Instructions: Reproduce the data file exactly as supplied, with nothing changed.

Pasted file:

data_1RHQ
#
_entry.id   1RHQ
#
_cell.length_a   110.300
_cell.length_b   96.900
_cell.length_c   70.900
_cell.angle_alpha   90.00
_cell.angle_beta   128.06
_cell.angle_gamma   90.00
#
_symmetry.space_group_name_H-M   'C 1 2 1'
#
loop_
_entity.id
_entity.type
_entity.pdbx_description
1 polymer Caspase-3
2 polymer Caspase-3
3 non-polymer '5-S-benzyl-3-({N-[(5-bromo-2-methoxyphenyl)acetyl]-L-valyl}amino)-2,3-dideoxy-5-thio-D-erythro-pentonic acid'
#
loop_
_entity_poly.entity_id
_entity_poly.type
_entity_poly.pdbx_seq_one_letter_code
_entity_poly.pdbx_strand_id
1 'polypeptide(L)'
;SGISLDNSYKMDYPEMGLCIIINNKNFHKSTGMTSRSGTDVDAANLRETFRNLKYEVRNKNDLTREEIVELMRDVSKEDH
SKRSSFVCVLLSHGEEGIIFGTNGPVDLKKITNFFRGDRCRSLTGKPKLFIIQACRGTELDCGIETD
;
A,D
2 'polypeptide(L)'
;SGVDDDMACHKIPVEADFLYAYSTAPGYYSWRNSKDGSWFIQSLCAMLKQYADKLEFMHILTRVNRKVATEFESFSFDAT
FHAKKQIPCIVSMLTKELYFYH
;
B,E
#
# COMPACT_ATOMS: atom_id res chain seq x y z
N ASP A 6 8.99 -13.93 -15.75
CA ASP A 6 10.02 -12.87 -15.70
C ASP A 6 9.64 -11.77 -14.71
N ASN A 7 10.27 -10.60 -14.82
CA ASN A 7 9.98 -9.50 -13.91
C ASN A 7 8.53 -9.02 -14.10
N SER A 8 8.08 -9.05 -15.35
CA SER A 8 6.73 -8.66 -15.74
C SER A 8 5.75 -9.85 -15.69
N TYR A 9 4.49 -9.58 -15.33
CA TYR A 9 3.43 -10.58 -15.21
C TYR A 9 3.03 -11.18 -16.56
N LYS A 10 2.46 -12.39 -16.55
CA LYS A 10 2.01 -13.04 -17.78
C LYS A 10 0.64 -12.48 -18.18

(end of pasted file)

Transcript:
data_1RHQ
#
_entry.id   1RHQ
#
_cell.length_a   110.300
_cell.length_b   96.900
_cell.length_c   70.900
_cell.angle_alpha   90.00
_cell.angle_beta   128.06
_cell.angle_gamma   90.00
#
_symmetry.space_group_name_H-M   'C 1 2 1'
#
loop_
_entity.id
_entity.type
_entity.pdbx_description
1 polymer Caspase-3
2 polymer Caspase-3
3 non-polymer '5-S-benzyl-3-({N-[(5-bromo-2-methoxyphenyl)acetyl]-L-valyl}amino)-2,3-dideoxy-5-thio-D-erythro-pentonic acid'
#
loop_
_entity_poly.entity_id
_entity_poly.type
_entity_poly.pdbx_seq_one_letter_code
_entity_poly.pdbx_strand_id
1 'polypeptide(L)'
;SGISLDNSYKMDYPEMGLCIIINNKNFHKSTGMTSRSGTDVDAANLRETFRNLKYEVRNKNDLTREEIVELMRDVSKEDH
SKRSSFVCVLLSHGEEGIIFGTNGPVDLKKITNFFRGDRCRSLTGKPKLFIIQACRGTELDCGIETD
;
A,D
2 'polypeptide(L)'
;SGVDDDMACHKIPVEADFLYAYSTAPGYYSWRNSKDGSWFIQSLCAMLKQYADKLEFMHILTRVNRKVATEFESFSFDAT
FHAKKQIPCIVSMLTKELYFYH
;
B,E
#
# COMPACT_ATOMS: atom_id res chain seq x y z
N ASP A 6 8.99 -13.93 -15.75
CA ASP A 6 10.02 -12.87 -15.70
C ASP A 6 9.64 -11.77 -14.71
N ASN A 7 10.27 -10.60 -14.82
CA ASN A 7 9.98 -9.50 -13.91
C ASN A 7 8.53 -9.02 -14.10
N SER A 8 8.08 -9.05 -15.35
CA SER A 8 6.73 -8.66 -15.74
C SER A 8 5.75 -9.85 -15.69
N TYR A 9 4.49 -9.58 -15.33
CA TYR A 9 3.43 -10.58 -15.21
C TYR A 9 3.03 -11.18 -16.56
N LYS A 10 2.46 -12.39 -16.55
CA LYS A 10 2.01 -13.04 -17.78
C LYS A 10 0.64 -12.48 -18.18